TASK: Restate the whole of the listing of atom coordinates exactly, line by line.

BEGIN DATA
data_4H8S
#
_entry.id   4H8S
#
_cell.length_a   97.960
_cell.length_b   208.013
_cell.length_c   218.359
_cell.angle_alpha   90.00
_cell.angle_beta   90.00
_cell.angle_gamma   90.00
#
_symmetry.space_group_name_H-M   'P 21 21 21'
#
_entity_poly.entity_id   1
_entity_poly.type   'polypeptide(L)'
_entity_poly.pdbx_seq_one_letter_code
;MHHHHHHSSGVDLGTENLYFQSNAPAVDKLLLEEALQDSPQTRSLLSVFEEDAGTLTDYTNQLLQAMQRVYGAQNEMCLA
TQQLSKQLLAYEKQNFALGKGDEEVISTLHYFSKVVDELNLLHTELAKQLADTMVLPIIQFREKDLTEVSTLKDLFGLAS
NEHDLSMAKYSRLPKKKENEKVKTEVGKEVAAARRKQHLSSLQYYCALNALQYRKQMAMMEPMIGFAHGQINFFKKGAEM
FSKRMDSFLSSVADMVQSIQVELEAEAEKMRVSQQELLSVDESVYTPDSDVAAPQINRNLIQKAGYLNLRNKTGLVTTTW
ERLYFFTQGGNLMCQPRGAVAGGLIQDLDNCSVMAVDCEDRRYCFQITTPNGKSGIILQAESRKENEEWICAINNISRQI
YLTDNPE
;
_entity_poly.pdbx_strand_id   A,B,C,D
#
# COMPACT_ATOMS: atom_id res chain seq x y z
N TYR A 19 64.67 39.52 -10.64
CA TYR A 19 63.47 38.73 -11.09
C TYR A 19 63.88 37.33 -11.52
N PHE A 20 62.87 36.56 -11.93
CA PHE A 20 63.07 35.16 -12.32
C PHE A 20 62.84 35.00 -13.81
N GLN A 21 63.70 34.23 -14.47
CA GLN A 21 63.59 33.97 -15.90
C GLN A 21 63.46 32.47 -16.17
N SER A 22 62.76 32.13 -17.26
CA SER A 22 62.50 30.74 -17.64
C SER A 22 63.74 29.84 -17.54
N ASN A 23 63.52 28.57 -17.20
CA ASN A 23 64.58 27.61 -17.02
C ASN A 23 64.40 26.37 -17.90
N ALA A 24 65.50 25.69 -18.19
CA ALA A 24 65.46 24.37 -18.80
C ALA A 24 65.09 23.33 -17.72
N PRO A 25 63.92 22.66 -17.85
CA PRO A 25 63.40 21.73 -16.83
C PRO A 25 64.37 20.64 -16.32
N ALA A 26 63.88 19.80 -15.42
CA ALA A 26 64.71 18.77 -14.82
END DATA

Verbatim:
data_4H8S
#
_entry.id   4H8S
#
_cell.length_a   97.960
_cell.length_b   208.013
_cell.length_c   218.359
_cell.angle_alpha   90.00
_cell.angle_beta   90.00
_cell.angle_gamma   90.00
#
_symmetry.space_group_name_H-M   'P 21 21 21'
#
_entity_poly.entity_id   1
_entity_poly.type   'polypeptide(L)'
_entity_poly.pdbx_seq_one_letter_code
;MHHHHHHSSGVDLGTENLYFQSNAPAVDKLLLEEALQDSPQTRSLLSVFEEDAGTLTDYTNQLLQAMQRVYGAQNEMCLA
TQQLSKQLLAYEKQNFALGKGDEEVISTLHYFSKVVDELNLLHTELAKQLADTMVLPIIQFREKDLTEVSTLKDLFGLAS
NEHDLSMAKYSRLPKKKENEKVKTEVGKEVAAARRKQHLSSLQYYCALNALQYRKQMAMMEPMIGFAHGQINFFKKGAEM
FSKRMDSFLSSVADMVQSIQVELEAEAEKMRVSQQELLSVDESVYTPDSDVAAPQINRNLIQKAGYLNLRNKTGLVTTTW
ERLYFFTQGGNLMCQPRGAVAGGLIQDLDNCSVMAVDCEDRRYCFQITTPNGKSGIILQAESRKENEEWICAINNISRQI
YLTDNPE
;
_entity_poly.pdbx_strand_id   A,B,C,D
#
# COMPACT_ATOMS: atom_id res chain seq x y z
N TYR A 19 64.67 39.52 -10.64
CA TYR A 19 63.47 38.73 -11.09
C TYR A 19 63.88 37.33 -11.52
N PHE A 20 62.87 36.56 -11.93
CA PHE A 20 63.07 35.16 -12.32
C PHE A 20 62.84 35.00 -13.81
N GLN A 21 63.70 34.23 -14.47
CA GLN A 21 63.59 33.97 -15.90
C GLN A 21 63.46 32.47 -16.17
N SER A 22 62.76 32.13 -17.26
CA SER A 22 62.50 30.74 -17.64
C SER A 22 63.74 29.84 -17.54
N ASN A 23 63.52 28.57 -17.20
CA ASN A 23 64.58 27.61 -17.02
C ASN A 23 64.40 26.37 -17.90
N ALA A 24 65.50 25.69 -18.19
CA ALA A 24 65.46 24.37 -18.80
C ALA A 24 65.09 23.33 -17.72
N PRO A 25 63.92 22.66 -17.85
CA PRO A 25 63.40 21.73 -16.83
C PRO A 25 64.37 20.64 -16.32
N ALA A 26 63.88 19.80 -15.42
CA ALA A 26 64.71 18.77 -14.82